Strategies for Preferred-Provider Partnerships - Pharmaceutical Technology

Latest Issue
PharmTech

Latest Issue
PharmTech Europe

Strategies for Preferred-Provider Partnerships
The author examines recent examples of preferred-provider collaborations.


Pharmaceutical Technology
Volume 36, Issue 2, pp. s6-s12

Other relationships

Although the high-profile deals with the pharmaceutical majors garner much of the attention in preferred-provider partnerships, smaller bio/pharmaceutical companies also may use this model with their outsourcing partners. For example, in January 2012, AMRI, a contract research and manufacturing organization, entered into a preferred-provider agreement with BioPontis Alliance, an asset-based investment capital fund and R&D company that has scientific alliances with research universities. BioPontis focuses on developing treatments for cancer, neurology, inflammation, and infectious diseases.

The BioPontis Alliance has agreements with New York University, Columbia University, Memorial Sloan–Kettering Cancer Center, University of Pennsylvania, University of North Carolina (Chapel Hill), University of Virginia, University of Kansas, Oregon Health and Sciences University, Thomas Jefferson University, and the University of Florida. In addition to these partnerships aimed at identifying early technology, BioPontis has entered into preferred-partnership agreements with pharmaceutical companies, including Janssen Biotech (wholly owned by Johnson & Johnson), Pfizer, and Merck & Co.

The goal of the BioPontis Alliance is to identify promising early-stage product opportunities and use a preferred network of CROs and research companies to apply appropriate expertise to develop these opportunities enough to attract pharmaceutical companies as licensing partners. Under BioPontis Alliance's agreement with AMRI, AMRI will provide its services in small-molecule discovery, development, and manufacturing in support of BioPontis' drug-discovery research programs and need for proof-of-concept data that is required for pharmaceutical-company licensing.

In September 2011, the regenerative-medicine company Mesoblast and Lonza entered into a strategic alliance for clinical and long-term commercial production of Mesoblast's off-the-shelf (allogeneic) adult stem-cell products. The alliance provides Mesoblast with certainty of capacity to meet long-term global supply of its proprietary Mesenchymal Precursor Cell (MPC) products. Under the agreement, Lonza will supply Mesoblast's clinical and long-term commercial MPC product needs globally. Mesoblast can trigger a process requiring Lonza to construct a purpose-built manufacturing facility exclusively for Mesoblast's marketed products. In return, Mesoblast will purchase agreed quantities of marketed products from the facility. Mesoblast can exercise its right to buy out this manufacturing facility at a pre-agreed purchase price two years after the facility receives regulatory approval. Mesoblast will have exclusive access to Lonza's cell-therapy facilities in Singapore for the manufacture of allogeneic cell-therapy products, subject to certain exceptions. Lonza will use its proprietary intellectual property to facilitate reductions in Mesoblast's manufacturing costs and help enable development of enhanced second-generation products.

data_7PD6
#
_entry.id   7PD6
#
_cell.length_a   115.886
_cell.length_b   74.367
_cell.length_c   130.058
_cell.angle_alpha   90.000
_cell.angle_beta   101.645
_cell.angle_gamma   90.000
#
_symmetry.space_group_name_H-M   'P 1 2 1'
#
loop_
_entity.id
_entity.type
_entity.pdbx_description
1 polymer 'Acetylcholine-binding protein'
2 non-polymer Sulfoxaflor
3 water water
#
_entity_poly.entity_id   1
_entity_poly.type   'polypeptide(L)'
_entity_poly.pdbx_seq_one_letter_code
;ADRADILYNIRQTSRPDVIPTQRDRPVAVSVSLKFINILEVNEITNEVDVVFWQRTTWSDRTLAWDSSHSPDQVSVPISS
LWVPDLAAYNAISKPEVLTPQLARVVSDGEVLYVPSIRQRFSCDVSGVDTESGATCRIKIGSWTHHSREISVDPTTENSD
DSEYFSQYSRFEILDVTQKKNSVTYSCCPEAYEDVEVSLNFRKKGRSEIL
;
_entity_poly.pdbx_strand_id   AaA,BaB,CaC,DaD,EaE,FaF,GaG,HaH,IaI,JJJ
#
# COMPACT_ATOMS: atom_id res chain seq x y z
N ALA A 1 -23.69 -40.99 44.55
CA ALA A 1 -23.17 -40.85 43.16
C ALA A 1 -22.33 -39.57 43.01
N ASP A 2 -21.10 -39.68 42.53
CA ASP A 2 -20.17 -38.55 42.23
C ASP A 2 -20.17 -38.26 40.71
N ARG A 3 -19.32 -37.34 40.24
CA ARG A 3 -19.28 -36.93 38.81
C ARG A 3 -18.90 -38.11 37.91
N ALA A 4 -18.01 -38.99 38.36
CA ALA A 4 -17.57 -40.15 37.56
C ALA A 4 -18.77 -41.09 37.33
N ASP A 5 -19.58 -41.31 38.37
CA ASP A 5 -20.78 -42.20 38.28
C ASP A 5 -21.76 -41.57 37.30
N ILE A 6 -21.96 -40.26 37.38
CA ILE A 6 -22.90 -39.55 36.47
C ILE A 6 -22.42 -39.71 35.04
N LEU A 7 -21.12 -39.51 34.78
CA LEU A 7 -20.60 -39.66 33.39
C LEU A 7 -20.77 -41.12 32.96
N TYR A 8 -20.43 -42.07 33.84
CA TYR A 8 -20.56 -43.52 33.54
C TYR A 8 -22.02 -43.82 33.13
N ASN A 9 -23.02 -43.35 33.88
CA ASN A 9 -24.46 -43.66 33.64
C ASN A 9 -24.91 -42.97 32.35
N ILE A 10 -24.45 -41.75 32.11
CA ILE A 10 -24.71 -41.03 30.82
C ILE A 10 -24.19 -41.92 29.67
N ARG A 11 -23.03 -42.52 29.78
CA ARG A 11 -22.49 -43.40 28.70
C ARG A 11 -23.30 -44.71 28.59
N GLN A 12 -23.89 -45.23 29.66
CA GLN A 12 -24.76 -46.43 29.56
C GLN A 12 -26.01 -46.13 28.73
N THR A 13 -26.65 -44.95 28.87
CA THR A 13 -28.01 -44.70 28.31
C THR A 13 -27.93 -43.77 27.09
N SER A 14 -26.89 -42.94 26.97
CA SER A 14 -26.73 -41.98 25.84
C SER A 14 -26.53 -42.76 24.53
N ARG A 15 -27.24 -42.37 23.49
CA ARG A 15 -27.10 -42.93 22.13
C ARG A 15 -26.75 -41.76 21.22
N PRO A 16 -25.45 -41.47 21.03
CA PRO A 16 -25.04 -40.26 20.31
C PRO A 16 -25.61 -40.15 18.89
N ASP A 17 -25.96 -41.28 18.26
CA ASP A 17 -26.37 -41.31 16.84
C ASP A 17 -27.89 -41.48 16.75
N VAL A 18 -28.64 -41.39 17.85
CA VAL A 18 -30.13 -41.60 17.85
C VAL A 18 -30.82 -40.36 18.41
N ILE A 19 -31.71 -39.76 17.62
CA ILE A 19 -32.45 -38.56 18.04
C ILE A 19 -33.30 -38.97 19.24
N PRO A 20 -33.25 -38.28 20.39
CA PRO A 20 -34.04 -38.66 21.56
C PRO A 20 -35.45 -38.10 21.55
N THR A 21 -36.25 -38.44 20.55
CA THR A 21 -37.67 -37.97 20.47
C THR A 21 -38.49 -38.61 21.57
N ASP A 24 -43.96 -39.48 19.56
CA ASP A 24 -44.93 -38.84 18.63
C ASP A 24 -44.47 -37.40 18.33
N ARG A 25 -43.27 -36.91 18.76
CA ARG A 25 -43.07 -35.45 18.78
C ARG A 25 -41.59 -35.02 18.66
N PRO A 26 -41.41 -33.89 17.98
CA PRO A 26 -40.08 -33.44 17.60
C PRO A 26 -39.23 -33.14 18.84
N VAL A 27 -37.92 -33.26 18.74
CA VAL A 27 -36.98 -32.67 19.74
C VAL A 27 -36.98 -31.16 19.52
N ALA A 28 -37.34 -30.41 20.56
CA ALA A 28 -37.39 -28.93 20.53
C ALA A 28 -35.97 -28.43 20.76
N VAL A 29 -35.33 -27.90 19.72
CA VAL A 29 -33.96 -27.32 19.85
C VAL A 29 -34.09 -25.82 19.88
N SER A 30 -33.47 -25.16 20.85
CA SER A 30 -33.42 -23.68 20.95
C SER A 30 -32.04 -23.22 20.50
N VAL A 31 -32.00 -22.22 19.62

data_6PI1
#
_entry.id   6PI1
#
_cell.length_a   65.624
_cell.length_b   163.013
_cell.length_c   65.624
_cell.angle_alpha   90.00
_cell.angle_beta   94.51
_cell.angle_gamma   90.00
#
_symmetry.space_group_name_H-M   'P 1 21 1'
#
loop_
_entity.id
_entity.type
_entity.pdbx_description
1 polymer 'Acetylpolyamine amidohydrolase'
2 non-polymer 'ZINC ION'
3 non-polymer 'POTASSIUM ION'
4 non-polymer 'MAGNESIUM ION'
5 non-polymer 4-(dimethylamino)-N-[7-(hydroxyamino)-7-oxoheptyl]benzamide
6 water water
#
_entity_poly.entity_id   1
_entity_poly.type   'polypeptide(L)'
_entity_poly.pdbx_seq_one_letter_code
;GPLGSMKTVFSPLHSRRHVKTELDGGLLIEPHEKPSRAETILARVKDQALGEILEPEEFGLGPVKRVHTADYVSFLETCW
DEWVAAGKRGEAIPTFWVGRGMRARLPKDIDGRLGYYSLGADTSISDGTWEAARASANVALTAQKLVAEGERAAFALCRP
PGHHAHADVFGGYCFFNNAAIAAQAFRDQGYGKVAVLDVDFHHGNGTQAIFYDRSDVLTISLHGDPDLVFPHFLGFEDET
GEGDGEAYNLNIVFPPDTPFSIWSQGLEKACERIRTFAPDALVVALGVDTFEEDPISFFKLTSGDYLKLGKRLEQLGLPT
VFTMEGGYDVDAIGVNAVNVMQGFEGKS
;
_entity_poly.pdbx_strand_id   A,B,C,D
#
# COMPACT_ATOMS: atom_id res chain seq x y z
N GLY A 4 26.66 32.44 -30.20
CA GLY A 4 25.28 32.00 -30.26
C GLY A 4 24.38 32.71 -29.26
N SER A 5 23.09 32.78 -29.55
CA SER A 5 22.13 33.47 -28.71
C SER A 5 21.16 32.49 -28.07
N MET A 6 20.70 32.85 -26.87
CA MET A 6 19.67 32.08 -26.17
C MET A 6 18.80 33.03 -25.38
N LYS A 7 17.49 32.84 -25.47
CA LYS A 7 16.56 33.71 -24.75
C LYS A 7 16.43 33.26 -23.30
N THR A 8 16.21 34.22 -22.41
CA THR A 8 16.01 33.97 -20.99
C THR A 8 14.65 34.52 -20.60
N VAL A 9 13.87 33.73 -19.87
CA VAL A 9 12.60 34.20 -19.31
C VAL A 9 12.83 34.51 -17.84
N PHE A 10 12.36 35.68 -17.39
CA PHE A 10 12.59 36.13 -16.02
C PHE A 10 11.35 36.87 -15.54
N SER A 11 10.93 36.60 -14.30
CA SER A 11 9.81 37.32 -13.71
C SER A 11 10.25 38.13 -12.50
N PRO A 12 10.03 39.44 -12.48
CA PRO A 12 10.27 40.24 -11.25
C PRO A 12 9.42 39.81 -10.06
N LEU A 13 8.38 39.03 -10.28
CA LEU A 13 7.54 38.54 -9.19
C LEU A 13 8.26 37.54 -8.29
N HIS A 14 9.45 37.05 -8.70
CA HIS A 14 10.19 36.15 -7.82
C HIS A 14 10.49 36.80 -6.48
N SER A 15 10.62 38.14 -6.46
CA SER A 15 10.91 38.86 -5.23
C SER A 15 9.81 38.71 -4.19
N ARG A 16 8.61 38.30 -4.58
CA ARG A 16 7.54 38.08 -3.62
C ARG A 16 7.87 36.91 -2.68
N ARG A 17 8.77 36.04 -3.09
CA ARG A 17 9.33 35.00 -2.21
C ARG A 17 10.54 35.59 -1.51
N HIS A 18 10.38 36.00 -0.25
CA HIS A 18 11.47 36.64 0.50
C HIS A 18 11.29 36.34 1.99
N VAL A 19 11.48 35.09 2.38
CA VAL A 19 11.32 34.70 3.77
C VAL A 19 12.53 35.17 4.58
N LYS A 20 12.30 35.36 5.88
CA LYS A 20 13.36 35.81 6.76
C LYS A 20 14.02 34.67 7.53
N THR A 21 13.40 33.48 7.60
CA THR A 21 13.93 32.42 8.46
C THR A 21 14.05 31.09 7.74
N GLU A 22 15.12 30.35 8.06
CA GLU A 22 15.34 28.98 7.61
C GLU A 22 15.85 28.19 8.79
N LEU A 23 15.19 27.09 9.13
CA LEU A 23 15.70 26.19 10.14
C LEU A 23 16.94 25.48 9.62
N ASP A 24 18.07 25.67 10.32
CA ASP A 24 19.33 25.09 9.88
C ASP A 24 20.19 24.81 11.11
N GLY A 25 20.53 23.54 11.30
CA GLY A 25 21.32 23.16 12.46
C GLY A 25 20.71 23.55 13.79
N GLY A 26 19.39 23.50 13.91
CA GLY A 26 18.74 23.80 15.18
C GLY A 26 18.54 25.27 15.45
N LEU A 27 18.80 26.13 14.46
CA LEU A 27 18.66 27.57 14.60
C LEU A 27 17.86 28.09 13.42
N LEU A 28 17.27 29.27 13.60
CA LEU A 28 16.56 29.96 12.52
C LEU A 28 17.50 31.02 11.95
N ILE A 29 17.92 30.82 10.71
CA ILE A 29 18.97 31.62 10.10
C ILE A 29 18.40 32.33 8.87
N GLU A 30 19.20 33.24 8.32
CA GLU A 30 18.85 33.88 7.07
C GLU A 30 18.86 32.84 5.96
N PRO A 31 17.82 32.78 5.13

Although not strictly a preferred-provider relationship, contract service providers also may partner in highly strategic ways to expand their range of capabilites. For example, the CMO Kemwell partnered with the contract services business of Boehringer Ingelheim in 2009 for building a biopharmaceutical manufacturing plant in Bangalore, India. The 15,000-m2 facility was designed for process development, production, purification, and formulation of biologics for early-phase preclinical and clinical studies. The facility consists of a cGMP drug-substance manufacturing facility and a sterile fill–finish facility for drug products with a floor for process-development laboratories to support production of protein therapeutics from mammalian-cell culture or microbial fermentation. Boehringer Ingelheim is contributing cell-line development with its BI Hex technology platform and preferred access to its large-scale commercial production facilities in Europe.

Reference

1. I. Read, presentation at the JP Morgan Healthcare Conference 2012 (San Francisco, Jan. 10, 2012), http://www.pfizer.com/files/investors/presentations/jp_morgan_transcript_011012.pdf, accessed Jan. 20, 2012.


ADVERTISEMENT

blog comments powered by Disqus
LCGC E-mail Newsletters

Subscribe: Click to learn more about the newsletter
| Weekly
| Monthly
|Monthly
| Weekly

Survey
FDASIA was signed into law two years ago. Where has the most progress been made in implementation?
Reducing drug shortages
Breakthrough designations
Protecting the supply chain
Expedited reviews of drug submissions
More stakeholder involvement
Reducing drug shortages
32%
Breakthrough designations
8%
Protecting the supply chain
40%
Expedited reviews of drug submissions
8%
More stakeholder involvement
12%
View Results
Jim Miller Outsourcing Outlook Jim Miller Health Systems Raise the Bar on Reimbursing New Drugs
Cynthia Challener, PhD Ingredients Insider Cynthia ChallenerThe Mainstreaming of Continuous Flow API Synthesis
Jill Wechsler Regulatory Watch Jill Wechsler Industry Seeks Clearer Standards for Track and Trace
Siegfried Schmitt Ask the Expert Siegfried SchmittData Integrity
Sandoz Wins Biosimilar Filing Race
NIH Translational Research Partnership Yields Promising Therapy
Clusters set to benefit from improved funding climate but IP rights are even more critical
Supplier Audit Program Marks Progress
FDA, Drug Companies Struggle with Compassionate Use Requests
Source: Pharmaceutical Technology,
Click here